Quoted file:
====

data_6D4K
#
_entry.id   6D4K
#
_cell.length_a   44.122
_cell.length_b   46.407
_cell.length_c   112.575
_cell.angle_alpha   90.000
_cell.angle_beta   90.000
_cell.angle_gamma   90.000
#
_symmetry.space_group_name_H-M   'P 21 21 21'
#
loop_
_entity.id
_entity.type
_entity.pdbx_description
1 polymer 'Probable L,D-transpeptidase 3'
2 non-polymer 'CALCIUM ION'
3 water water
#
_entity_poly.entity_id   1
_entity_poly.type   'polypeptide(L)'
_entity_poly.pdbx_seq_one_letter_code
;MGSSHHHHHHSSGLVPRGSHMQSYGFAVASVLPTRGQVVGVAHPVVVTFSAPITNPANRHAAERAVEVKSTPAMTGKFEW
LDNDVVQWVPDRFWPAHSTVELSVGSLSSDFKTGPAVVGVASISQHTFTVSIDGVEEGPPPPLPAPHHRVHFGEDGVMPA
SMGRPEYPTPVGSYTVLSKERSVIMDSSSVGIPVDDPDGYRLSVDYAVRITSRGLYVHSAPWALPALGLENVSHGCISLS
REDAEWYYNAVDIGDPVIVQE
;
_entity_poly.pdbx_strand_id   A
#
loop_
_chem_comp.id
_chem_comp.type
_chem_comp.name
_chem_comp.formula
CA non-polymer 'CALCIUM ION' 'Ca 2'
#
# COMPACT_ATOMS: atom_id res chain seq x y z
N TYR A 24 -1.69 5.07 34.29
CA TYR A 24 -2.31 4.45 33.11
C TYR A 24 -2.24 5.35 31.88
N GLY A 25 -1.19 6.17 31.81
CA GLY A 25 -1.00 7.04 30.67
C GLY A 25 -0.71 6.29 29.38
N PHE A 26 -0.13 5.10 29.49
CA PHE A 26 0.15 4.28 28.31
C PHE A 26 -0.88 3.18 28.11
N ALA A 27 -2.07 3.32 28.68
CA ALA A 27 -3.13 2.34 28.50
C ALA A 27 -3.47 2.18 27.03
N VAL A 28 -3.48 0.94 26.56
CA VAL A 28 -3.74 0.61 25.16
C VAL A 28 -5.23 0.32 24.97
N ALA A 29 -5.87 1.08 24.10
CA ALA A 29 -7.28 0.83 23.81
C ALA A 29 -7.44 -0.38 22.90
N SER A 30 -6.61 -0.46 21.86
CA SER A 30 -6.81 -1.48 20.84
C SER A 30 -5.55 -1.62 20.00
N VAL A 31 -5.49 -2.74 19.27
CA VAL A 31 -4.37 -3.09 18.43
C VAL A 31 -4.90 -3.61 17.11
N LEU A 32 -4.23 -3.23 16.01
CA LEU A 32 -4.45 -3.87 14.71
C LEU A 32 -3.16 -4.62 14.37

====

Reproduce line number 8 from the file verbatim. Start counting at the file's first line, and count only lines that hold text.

_cell.angle_alpha   90.000